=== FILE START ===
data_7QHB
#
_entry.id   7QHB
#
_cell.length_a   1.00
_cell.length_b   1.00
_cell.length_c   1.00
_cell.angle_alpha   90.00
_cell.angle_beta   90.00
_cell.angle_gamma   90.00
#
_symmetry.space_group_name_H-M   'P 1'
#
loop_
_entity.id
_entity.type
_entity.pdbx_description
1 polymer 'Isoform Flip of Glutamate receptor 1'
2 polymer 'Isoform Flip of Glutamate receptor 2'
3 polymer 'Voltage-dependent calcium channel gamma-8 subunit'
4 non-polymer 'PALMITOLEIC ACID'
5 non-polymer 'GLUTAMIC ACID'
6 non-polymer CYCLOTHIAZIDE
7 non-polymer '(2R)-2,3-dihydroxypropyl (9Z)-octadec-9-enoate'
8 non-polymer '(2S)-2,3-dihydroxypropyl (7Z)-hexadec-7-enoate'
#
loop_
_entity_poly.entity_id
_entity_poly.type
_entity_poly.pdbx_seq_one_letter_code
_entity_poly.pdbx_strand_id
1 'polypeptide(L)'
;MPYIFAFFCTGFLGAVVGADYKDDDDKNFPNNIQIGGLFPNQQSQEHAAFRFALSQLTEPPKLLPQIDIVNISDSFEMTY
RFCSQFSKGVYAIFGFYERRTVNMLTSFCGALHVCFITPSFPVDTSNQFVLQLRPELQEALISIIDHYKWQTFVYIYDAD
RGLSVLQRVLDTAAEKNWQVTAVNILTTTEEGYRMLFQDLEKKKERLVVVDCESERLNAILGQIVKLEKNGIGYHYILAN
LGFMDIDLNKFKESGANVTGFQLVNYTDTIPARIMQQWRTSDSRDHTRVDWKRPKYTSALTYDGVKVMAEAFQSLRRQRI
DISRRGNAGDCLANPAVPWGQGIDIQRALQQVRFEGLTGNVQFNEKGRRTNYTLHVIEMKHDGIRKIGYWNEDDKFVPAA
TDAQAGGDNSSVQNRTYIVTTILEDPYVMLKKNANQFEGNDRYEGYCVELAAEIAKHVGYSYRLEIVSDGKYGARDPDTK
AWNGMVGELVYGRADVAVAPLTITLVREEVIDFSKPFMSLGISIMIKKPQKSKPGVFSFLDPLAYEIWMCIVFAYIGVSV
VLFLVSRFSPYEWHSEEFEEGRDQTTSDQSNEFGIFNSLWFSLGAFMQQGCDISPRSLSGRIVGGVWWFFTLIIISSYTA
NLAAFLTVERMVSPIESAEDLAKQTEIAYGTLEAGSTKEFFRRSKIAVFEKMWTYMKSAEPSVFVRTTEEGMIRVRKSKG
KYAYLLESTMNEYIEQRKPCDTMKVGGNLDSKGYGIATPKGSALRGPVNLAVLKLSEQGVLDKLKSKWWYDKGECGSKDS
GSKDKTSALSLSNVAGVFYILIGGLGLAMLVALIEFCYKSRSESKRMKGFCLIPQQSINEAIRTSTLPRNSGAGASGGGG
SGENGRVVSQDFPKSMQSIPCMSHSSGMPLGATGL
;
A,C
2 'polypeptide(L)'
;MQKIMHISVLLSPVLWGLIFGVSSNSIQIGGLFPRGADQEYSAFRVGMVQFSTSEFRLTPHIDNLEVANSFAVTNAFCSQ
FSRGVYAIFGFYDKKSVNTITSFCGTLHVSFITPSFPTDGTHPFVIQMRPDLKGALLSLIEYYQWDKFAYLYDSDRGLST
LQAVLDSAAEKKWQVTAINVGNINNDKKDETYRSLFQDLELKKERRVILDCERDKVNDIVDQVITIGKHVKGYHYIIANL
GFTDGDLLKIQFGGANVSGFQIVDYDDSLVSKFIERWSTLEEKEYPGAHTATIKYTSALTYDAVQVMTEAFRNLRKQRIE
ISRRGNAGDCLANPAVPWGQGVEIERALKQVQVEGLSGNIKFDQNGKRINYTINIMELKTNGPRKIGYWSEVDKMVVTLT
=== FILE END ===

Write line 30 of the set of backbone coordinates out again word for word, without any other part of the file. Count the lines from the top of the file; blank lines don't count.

_entity_poly.pdbx_seq_one_letter_code